"Training and ongoing support are also crucial in ensuring that all advisers can maximise the benefits attached to a CRM and all the additional features that can sit alongside it."
The recent pandemic has unwittingly shaped the future of many businesses. All firms have had to evolve and adapt over this period and many positives have emerged from this intense period of internal and external review. Technology has obviously played a massive role in the transition of front-line operations through to back office efficiency, and this is evident across the mortgage market.
A section within the fourth edition of the Mortgage Lender Benchmark from Smart Money People outlined that just over half of respondents (52%) believed that technology would have a high impact on their business in the next 24 months. Although 20% thought there would be no affect, or very little, and 28% thought there would be a ‘medium’ impact, the majority were convinced of the importance of technological advances.
As well as predicting a greater use of automated desktop valuations and e-signatures, 52% of brokers who thought technology would have a big impact, also expected more system integrations. Customer relationship management (CRM) solutions received very mixed feedback around ease of use, while accuracy was suggested to be the key pain point for affordability solutions. The overall satisfaction across all broker technology solutions profiled stood at a highly respectable 81.4%.
The point around CRM systems is an interesting one. Such systems can help manage customer data, support sales management, deliver actionable insights, integrate with social media and facilitate team communication. And, here at OMS, we’re seeing an increasing number of intermediary firms utilising CRMs to transform their working practices and, when successfully integrated, they are swiftly being viewed as the backbone of entire operations.
Back to the point in hand, ease of use should be the main feature of any CRM system. However, there can be a few influencing factors.
1) a lack of understanding from the user
2) the system in question being launched before being fully developed
3) insufficient levels of training and ongoing support from the people behind the system
All these are important factors in their own right. Point number 2 really highlights the importance of intermediaries doing their research and ensuring they work with a system which is fully operational from the off. Not to mention ensuring that any further developments are fully detailed and incorporated into any payment plan.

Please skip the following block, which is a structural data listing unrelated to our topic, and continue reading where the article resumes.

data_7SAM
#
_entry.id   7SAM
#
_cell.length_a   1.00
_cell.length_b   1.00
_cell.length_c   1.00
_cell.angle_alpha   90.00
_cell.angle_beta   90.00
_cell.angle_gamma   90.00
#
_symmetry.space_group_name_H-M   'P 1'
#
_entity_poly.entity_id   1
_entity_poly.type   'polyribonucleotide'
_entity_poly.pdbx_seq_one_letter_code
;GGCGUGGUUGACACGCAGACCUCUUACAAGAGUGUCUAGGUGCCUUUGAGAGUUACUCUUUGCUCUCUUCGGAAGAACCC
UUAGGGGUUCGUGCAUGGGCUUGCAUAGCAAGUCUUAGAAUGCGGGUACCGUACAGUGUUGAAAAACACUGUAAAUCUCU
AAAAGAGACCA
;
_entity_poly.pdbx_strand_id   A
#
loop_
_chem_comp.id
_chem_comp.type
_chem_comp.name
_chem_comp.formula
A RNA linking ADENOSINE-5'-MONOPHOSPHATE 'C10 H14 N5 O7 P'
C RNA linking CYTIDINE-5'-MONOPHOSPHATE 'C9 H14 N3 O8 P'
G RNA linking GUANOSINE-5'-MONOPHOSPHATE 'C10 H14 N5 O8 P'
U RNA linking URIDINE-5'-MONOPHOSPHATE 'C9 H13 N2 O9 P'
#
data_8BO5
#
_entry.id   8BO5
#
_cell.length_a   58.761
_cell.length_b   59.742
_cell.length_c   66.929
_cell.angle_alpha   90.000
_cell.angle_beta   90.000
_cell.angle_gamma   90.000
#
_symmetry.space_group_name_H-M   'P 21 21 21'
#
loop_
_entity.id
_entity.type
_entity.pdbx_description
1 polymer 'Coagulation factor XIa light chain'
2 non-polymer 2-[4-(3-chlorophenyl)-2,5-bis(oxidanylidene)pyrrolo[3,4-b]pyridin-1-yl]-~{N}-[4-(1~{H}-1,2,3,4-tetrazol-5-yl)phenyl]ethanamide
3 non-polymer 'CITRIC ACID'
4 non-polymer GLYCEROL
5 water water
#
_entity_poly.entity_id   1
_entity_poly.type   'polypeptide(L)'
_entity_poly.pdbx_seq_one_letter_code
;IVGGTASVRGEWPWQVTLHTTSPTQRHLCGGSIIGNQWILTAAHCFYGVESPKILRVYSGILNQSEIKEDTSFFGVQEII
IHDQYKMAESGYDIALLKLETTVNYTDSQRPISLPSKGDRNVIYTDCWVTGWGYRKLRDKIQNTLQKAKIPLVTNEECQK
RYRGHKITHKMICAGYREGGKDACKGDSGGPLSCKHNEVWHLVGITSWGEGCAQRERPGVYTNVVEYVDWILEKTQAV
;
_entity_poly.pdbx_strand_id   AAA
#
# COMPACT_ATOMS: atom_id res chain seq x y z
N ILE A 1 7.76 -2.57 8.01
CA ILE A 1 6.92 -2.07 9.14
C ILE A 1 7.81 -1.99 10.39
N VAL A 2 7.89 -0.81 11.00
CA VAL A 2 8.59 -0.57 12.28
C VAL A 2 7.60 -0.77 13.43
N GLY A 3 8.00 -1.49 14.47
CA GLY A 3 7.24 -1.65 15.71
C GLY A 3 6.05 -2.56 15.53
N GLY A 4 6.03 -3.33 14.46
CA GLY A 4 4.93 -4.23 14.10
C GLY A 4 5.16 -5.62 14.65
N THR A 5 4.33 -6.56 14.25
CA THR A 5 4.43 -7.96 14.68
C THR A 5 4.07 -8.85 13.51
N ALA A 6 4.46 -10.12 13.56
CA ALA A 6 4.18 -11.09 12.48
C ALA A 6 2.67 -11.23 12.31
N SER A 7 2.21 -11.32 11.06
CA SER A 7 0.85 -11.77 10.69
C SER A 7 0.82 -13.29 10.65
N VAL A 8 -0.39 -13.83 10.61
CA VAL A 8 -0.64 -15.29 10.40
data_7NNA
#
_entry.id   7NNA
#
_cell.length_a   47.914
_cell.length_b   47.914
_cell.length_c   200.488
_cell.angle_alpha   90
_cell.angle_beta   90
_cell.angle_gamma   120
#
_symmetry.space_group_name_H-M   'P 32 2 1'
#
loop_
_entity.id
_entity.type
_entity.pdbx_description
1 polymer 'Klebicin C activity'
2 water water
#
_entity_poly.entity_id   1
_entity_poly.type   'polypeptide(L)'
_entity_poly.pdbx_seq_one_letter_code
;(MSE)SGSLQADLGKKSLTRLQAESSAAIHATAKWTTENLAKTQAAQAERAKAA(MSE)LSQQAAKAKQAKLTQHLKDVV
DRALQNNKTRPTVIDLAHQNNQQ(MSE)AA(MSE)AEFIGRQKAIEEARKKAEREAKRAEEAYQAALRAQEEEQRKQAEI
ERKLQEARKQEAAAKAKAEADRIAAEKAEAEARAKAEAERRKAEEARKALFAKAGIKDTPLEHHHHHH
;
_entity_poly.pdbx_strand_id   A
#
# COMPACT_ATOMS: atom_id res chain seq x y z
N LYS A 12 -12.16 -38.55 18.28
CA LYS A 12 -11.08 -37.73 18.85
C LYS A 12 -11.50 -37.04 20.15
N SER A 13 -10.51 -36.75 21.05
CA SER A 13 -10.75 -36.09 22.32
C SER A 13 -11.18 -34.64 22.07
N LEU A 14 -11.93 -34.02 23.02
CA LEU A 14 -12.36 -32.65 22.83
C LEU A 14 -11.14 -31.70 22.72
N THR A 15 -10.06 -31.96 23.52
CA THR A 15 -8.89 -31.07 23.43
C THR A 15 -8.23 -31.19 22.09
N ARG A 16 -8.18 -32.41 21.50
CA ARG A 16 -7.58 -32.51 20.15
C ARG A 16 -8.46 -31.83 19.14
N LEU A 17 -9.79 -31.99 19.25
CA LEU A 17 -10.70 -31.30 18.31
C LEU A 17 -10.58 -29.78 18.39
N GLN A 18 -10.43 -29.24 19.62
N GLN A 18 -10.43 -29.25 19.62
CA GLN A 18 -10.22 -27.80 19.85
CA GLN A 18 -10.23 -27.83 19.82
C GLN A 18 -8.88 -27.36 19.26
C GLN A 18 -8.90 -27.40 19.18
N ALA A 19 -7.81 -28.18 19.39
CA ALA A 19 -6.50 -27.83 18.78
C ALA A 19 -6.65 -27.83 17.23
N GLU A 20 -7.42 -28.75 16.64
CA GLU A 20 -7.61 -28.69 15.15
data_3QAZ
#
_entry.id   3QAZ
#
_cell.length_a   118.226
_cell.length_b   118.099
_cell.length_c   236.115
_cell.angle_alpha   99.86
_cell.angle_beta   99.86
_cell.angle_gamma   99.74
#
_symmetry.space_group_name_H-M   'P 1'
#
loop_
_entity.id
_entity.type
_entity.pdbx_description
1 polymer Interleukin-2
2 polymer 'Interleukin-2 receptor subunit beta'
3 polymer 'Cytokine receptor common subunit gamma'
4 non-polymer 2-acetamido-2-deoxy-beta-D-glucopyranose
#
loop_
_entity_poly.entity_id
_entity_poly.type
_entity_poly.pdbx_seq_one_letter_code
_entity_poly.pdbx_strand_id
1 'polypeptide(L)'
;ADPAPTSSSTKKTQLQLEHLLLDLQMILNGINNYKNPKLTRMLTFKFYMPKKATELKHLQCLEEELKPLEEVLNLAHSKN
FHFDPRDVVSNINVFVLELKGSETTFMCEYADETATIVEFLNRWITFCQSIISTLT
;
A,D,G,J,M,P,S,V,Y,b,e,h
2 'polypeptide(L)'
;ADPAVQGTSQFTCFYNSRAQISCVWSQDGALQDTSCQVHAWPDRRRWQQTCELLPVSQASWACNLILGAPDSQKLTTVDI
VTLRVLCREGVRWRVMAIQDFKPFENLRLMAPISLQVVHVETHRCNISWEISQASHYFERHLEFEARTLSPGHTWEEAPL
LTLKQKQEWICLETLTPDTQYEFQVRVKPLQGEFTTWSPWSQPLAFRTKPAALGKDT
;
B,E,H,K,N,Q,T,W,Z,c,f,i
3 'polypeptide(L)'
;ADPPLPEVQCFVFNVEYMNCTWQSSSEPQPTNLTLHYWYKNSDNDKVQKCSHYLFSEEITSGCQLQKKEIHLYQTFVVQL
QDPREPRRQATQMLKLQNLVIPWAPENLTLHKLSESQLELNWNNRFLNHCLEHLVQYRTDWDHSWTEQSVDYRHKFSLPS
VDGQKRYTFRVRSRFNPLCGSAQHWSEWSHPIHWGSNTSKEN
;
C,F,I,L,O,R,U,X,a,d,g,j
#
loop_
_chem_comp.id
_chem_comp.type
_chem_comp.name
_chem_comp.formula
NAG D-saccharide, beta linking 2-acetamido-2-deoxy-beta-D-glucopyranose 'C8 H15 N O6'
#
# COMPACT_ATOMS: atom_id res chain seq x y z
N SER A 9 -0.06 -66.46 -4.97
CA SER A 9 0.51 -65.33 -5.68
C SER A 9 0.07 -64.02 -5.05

Point 1 and 3 sit hand-in-hand to a large degree. I believe it’s important that users get the most out of their CRM system from day one. Training and ongoing support are also crucial in ensuring that all advisers can maximise the benefits attached to a CRM and all the additional features that can sit alongside it. After all, they are the biggest advocates and drivers of any future business, so why would you not?
Technological support extends way beyond CRMs. In recent weeks we’ve seen the Personal Finance Society’s (PFS) e-mentoring scheme see a surge in interest as coronavirus lockdown restrictions were introduced. Online broker forum cherryplc.co.uk received a record 16,000 visits from more than 3,500 unique visitors in May, the highest number since its launch in 2005. Equifax and Accountscore also recently announced a new partnership with financial software, Click2Check, to launch Credit Assess, an online tool for mortgage advisers that uses Open Banking to deliver faster and more accurate credit and financial assessments of applicants.
These examples offer just a flavour of how technology is helping advisers to get better support from professional bodies, engage with their peers and access relevant information which will help them make the most of their valuable time. And these are all trends which will continue to rise in prominence over the rest of 2020 and beyond.